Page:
Defenders of the British monarchy contend that maintaining it is good because of the many contributions made by the royals. All the ceremonies, favored charities and public appearances engender pride in the citizenry and are a good value for the money.

They undeniably attend many functions. Today, May 10th, for example, according to the Prince of Wales’ Web site – if the Pope can have one, so can he – the schedule announces:

“The Duke of Cornwall and The Duchess of Cornwall will visit the newly designated West Devon Mining Landscape World Heritage Site. They will visit Holmbush Mine, Kelly Bray, Cornwall, where they will view progress on the restoration of mine buildings. Their Royal Highnesses will then present the World Heritage Site Certificate at a reception at The National Trust Barn, Cotehele House, Saltash, Cornwall.”

Yep, that sounds like good value for the money. Still, if that’s what the British want, that’s what they deserve. It’s their business.

As an American, though, my beef is that we’ve picked up the tab to sumptuously wine and dine and make a good impression on Elizabeth Windsor. I’m sure she’s a very nice person, but she is not inherently superior to the rest of us and shouldn’t be treated as though she is.

She’s who she is solely because of who her father was. Elizabeth won the genetic lottery. Unearned prestige, power and loyalty are hers.

I’d ask our British cousins to reflect on the words of Tom Paine. In attacking aristocracy, he wrote that “the idea of hereditary legislators is as inconsistent as that of hereditary judges, or hereditary juries; and as absurd as an hereditary mathematician, or an hereditary wise man; and as ridiculous as an hereditary poet laureate.”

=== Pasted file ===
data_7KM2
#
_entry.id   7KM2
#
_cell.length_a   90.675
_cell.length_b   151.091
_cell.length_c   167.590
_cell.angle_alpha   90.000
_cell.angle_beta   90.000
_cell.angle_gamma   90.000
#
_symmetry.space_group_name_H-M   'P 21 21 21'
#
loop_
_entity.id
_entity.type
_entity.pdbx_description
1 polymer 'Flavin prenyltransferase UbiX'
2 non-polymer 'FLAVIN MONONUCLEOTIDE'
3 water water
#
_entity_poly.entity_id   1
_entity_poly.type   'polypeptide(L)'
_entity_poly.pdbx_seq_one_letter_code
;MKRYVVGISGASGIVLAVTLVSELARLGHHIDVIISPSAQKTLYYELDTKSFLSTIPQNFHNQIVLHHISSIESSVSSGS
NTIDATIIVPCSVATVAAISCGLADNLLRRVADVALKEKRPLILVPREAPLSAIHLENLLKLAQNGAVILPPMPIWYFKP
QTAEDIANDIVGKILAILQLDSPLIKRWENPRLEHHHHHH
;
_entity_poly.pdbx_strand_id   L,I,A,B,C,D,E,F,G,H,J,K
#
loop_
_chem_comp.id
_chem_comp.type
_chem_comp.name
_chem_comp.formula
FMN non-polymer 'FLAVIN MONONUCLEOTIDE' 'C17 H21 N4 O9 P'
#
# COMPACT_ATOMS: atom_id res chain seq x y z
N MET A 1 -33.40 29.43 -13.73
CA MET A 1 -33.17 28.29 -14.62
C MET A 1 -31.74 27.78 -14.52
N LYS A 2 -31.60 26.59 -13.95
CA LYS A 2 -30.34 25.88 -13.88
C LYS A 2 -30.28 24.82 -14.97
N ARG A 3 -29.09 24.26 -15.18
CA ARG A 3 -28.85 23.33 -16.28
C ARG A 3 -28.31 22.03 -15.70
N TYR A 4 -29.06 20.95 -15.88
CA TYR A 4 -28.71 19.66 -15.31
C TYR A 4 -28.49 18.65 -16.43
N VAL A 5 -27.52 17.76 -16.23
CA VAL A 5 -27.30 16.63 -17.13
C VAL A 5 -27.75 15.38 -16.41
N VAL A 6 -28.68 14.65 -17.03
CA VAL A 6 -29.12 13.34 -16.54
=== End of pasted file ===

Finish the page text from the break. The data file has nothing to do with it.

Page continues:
After election to the House of Commons, the member must “swear by Almighty God that I will be faithful and bear true allegiance to Her Majesty Queen Elizabeth, her heirs and successors, according to law. So help me God.” Individuals elected by the people must pledge fidelity to a family never elected by the people to anything.

I wonder if the British, who’ve made so many contributions to civilization and human rights, will carry the monarchy on their backs much longer. God Save the Queen. But after she’s gone. . .

Mike Bates

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Notes:  This appeared in the May 10, 2007 Reporter Newspapers.

Biography - Mike Bates

Mike Bates wrote a weekly column of opinion - or nonsense, depending on your viewpoint - for over 20 years. Additionally, his articles have appeared in the Congressional Record, the Chicago Tribune, the Chicago Sun-Times and the Mensa Journal. He has been a guest on Milt Rosenberg's program on WGN Radio Chicago, the Bruce Elliott show on Baltimore's WBAL, the Jim Sumpter show on the USA Radio Network and the New Media Journal's Blog Radio. As a lad, Mike distributed Goldwater campaign literature and since then has steadily moved further to the Right. He is the author of "Right Angles and Other Obstinate Truths." In 2007, he won an Illinois Press Association award for Original Column

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Copyright © 2007 by Mike Bates